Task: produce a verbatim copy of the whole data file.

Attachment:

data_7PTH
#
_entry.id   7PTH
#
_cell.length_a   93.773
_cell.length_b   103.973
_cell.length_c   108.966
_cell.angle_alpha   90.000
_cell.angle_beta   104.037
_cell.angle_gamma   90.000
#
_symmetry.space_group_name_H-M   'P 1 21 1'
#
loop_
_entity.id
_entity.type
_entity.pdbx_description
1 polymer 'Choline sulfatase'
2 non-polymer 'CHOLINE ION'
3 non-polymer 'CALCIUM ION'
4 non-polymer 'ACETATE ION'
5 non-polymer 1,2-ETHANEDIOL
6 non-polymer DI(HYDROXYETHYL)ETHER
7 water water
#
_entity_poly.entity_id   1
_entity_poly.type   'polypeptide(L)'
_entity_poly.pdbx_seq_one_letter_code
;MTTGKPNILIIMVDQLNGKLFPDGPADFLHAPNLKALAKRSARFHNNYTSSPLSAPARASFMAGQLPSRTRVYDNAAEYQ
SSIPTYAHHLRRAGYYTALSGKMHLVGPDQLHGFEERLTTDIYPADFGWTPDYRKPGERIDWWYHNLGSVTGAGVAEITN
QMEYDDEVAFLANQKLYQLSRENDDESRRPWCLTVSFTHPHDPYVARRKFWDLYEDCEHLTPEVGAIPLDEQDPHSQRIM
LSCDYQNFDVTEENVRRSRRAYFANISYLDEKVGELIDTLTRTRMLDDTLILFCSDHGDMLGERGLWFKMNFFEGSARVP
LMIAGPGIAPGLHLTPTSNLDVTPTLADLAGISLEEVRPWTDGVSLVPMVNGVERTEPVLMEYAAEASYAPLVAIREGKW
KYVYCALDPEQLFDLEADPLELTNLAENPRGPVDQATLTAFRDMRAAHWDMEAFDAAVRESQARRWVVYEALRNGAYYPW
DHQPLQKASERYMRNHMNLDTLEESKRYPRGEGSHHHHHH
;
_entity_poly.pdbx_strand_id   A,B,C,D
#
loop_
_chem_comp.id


data_7PTH
#
_entry.id   7PTH
#
_cell.length_a   93.773
_cell.length_b   103.973
_cell.length_c   108.966
_cell.angle_alpha   90.000
_cell.angle_beta   104.037
_cell.angle_gamma   90.000
#
_symmetry.space_group_name_H-M   'P 1 21 1'
#
loop_
_entity.id
_entity.type
_entity.pdbx_description
1 polymer 'Choline sulfatase'
2 non-polymer 'CHOLINE ION'
3 non-polymer 'CALCIUM ION'
4 non-polymer 'ACETATE ION'
5 non-polymer 1,2-ETHANEDIOL
6 non-polymer DI(HYDROXYETHYL)ETHER
7 water water
#
_entity_poly.entity_id   1
_entity_poly.type   'polypeptide(L)'
_entity_poly.pdbx_seq_one_letter_code
;MTTGKPNILIIMVDQLNGKLFPDGPADFLHAPNLKALAKRSARFHNNYTSSPLSAPARASFMAGQLPSRTRVYDNAAEYQ
SSIPTYAHHLRRAGYYTALSGKMHLVGPDQLHGFEERLTTDIYPADFGWTPDYRKPGERIDWWYHNLGSVTGAGVAEITN
QMEYDDEVAFLANQKLYQLSRENDDESRRPWCLTVSFTHPHDPYVARRKFWDLYEDCEHLTPEVGAIPLDEQDPHSQRIM
LSCDYQNFDVTEENVRRSRRAYFANISYLDEKVGELIDTLTRTRMLDDTLILFCSDHGDMLGERGLWFKMNFFEGSARVP
LMIAGPGIAPGLHLTPTSNLDVTPTLADLAGISLEEVRPWTDGVSLVPMVNGVERTEPVLMEYAAEASYAPLVAIREGKW
KYVYCALDPEQLFDLEADPLELTNLAENPRGPVDQATLTAFRDMRAAHWDMEAFDAAVRESQARRWVVYEALRNGAYYPW
DHQPLQKASERYMRNHMNLDTLEESKRYPRGEGSHHHHHH
;
_entity_poly.pdbx_strand_id   A,B,C,D
#
loop_
_chem_comp.id